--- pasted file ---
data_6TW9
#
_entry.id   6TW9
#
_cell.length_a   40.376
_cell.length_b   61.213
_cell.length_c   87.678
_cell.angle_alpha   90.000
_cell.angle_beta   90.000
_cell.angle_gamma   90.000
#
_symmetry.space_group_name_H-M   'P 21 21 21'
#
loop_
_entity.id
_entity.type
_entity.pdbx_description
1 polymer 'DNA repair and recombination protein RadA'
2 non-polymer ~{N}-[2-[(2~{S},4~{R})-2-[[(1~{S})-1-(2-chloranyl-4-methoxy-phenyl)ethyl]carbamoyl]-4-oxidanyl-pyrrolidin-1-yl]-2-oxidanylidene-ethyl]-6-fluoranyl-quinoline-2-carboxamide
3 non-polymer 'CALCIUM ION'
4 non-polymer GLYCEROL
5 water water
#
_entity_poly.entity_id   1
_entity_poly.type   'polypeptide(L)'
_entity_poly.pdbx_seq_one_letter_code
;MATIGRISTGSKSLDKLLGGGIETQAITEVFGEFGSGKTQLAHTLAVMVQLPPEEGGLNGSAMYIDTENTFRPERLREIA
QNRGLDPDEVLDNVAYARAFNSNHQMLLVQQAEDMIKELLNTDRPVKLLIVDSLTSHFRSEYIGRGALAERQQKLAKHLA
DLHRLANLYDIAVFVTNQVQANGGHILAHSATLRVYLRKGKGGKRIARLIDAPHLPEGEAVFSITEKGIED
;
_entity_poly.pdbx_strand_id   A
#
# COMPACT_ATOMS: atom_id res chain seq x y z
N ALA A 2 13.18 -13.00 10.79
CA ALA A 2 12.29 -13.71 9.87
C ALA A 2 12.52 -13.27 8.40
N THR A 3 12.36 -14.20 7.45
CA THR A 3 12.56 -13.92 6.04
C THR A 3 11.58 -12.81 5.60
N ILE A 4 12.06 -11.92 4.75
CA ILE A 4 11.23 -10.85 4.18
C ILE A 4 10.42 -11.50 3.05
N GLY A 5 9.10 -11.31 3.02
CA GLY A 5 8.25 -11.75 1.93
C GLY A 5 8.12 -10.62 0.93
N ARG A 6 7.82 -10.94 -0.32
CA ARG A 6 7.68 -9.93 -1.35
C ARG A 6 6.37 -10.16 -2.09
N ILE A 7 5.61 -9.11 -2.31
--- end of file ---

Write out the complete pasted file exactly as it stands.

data_6TW9
#
_entry.id   6TW9
#
_cell.length_a   40.376
_cell.length_b   61.213
_cell.length_c   87.678
_cell.angle_alpha   90.000
_cell.angle_beta   90.000
_cell.angle_gamma   90.000
#
_symmetry.space_group_name_H-M   'P 21 21 21'
#
loop_
_entity.id
_entity.type
_entity.pdbx_description
1 polymer 'DNA repair and recombination protein RadA'
2 non-polymer ~{N}-[2-[(2~{S},4~{R})-2-[[(1~{S})-1-(2-chloranyl-4-methoxy-phenyl)ethyl]carbamoyl]-4-oxidanyl-pyrrolidin-1-yl]-2-oxidanylidene-ethyl]-6-fluoranyl-quinoline-2-carboxamide
3 non-polymer 'CALCIUM ION'
4 non-polymer GLYCEROL
5 water water
#
_entity_poly.entity_id   1
_entity_poly.type   'polypeptide(L)'
_entity_poly.pdbx_seq_one_letter_code
;MATIGRISTGSKSLDKLLGGGIETQAITEVFGEFGSGKTQLAHTLAVMVQLPPEEGGLNGSAMYIDTENTFRPERLREIA
QNRGLDPDEVLDNVAYARAFNSNHQMLLVQQAEDMIKELLNTDRPVKLLIVDSLTSHFRSEYIGRGALAERQQKLAKHLA
DLHRLANLYDIAVFVTNQVQANGGHILAHSATLRVYLRKGKGGKRIARLIDAPHLPEGEAVFSITEKGIED
;
_entity_poly.pdbx_strand_id   A
#
# COMPACT_ATOMS: atom_id res chain seq x y z
N ALA A 2 13.18 -13.00 10.79
CA ALA A 2 12.29 -13.71 9.87
C ALA A 2 12.52 -13.27 8.40
N THR A 3 12.36 -14.20 7.45
CA THR A 3 12.56 -13.92 6.04
C THR A 3 11.58 -12.81 5.60
N ILE A 4 12.06 -11.92 4.75
CA ILE A 4 11.23 -10.85 4.18
C ILE A 4 10.42 -11.50 3.05
N GLY A 5 9.10 -11.31 3.02
CA GLY A 5 8.25 -11.75 1.93
C GLY A 5 8.12 -10.62 0.93
N ARG A 6 7.82 -10.94 -0.32
CA ARG A 6 7.68 -9.93 -1.35
C ARG A 6 6.37 -10.16 -2.09
N ILE A 7 5.61 -9.11 -2.31